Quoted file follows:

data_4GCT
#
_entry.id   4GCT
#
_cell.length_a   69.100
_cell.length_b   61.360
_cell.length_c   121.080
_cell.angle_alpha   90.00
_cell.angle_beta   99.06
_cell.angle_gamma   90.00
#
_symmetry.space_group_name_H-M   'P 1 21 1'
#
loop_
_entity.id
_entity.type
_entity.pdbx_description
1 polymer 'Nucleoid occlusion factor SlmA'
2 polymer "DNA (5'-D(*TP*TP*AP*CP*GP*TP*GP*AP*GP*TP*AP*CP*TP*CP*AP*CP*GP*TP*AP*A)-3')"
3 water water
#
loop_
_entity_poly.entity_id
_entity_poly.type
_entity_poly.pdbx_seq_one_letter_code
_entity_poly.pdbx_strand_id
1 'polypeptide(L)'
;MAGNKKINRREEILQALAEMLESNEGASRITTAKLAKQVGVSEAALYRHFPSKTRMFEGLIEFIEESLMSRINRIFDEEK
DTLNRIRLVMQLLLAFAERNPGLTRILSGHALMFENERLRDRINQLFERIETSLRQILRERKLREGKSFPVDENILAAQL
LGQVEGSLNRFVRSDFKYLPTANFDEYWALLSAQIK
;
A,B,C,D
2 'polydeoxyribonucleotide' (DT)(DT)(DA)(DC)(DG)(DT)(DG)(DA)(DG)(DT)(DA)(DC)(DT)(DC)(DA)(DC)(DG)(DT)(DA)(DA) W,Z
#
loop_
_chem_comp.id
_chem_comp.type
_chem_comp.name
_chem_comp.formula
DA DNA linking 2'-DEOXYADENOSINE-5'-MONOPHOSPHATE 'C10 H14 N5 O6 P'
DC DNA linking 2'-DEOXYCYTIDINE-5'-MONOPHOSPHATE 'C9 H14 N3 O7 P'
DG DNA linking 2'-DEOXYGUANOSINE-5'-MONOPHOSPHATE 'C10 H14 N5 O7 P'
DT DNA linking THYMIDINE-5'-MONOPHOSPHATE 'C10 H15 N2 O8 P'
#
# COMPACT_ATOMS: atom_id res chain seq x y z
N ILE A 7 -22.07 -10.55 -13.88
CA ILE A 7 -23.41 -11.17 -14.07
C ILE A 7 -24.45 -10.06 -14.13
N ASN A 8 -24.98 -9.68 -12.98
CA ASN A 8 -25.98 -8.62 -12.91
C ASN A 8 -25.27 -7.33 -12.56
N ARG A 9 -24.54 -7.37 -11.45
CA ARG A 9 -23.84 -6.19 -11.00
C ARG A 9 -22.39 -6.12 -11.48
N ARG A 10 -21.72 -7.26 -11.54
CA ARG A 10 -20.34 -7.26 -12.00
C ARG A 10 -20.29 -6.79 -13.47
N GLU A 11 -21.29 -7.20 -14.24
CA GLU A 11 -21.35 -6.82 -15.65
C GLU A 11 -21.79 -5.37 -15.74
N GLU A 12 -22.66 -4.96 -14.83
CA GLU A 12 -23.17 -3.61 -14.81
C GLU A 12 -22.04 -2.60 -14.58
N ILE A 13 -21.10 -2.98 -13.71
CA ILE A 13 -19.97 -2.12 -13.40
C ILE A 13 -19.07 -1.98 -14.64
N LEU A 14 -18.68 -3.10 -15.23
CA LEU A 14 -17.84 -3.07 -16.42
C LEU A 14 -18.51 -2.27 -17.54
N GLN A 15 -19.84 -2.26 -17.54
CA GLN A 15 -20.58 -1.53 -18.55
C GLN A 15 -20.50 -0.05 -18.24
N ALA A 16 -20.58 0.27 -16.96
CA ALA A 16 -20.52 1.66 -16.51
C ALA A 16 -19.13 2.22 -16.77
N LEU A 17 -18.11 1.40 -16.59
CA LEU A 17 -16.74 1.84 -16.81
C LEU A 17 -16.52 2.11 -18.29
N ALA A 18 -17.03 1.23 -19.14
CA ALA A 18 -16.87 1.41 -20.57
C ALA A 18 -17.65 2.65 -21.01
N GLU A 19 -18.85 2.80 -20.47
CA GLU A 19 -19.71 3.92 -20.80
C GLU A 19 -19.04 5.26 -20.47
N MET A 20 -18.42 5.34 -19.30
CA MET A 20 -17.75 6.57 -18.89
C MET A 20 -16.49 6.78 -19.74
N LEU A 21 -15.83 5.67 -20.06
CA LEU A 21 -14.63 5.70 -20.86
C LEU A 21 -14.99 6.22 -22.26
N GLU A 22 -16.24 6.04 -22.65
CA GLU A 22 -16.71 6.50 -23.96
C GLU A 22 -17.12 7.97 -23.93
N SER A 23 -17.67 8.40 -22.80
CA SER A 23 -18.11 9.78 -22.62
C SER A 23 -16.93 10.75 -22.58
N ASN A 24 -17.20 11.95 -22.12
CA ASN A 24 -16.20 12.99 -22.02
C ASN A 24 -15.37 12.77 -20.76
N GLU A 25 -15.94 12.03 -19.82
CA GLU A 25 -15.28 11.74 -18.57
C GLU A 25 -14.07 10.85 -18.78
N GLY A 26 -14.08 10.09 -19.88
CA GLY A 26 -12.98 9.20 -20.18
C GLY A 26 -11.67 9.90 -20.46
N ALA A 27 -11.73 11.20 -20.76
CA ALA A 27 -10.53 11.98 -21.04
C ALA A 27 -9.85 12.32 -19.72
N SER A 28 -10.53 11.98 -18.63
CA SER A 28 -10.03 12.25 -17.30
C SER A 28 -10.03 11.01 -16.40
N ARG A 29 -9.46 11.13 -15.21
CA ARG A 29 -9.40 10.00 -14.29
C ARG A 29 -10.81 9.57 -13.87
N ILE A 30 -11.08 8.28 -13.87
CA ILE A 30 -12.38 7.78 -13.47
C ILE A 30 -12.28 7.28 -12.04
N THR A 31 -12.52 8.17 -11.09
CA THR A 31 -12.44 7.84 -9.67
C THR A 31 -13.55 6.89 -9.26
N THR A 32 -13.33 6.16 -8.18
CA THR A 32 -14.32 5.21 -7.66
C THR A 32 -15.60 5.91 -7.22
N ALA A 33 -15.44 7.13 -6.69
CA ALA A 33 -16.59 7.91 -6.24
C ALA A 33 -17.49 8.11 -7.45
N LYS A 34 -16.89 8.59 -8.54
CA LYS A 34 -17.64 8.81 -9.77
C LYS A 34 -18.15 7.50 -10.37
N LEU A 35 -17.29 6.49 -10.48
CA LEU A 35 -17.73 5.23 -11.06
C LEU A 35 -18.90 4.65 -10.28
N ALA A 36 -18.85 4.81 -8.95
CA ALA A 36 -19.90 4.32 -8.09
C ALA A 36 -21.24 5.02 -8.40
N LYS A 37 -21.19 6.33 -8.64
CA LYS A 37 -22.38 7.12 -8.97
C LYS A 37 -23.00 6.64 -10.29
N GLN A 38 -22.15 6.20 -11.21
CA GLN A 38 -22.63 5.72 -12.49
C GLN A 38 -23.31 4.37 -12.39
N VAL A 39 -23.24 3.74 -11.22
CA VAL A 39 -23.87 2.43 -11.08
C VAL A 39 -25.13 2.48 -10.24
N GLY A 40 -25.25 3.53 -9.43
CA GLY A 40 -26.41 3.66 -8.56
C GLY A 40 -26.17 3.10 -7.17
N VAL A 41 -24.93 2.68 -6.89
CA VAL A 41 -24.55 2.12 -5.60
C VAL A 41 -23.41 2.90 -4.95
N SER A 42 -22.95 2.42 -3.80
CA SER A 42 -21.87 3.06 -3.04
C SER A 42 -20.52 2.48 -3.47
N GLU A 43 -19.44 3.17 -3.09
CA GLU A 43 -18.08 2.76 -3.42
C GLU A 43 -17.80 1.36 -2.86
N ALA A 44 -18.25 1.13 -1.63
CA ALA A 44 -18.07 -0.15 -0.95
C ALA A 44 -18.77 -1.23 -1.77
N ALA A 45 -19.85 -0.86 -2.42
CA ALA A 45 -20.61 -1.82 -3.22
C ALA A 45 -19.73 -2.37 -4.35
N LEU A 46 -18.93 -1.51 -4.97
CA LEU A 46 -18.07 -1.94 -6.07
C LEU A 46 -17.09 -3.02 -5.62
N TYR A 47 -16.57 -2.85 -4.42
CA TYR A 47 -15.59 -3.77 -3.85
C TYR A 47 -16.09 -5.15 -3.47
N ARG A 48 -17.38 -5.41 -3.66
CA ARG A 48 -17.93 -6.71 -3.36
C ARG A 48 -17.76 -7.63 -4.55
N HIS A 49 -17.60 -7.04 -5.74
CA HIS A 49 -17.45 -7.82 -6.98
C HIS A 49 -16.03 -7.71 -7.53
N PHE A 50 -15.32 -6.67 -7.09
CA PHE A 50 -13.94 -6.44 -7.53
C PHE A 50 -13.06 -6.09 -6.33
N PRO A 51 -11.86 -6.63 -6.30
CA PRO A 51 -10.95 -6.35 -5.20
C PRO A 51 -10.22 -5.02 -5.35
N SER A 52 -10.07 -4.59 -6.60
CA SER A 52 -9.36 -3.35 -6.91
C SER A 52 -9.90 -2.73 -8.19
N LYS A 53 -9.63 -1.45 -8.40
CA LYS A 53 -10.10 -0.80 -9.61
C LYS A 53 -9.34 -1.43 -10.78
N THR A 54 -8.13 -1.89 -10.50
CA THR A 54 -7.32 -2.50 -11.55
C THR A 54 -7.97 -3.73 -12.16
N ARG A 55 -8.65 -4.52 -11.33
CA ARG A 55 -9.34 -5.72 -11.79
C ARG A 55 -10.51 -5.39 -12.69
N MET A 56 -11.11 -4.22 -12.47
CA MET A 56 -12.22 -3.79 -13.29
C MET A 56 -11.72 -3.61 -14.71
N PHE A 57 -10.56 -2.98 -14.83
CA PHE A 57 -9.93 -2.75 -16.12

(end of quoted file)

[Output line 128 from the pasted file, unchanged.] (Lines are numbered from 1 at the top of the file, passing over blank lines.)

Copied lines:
CA LYS A 34 -17.64 8.81 -9.77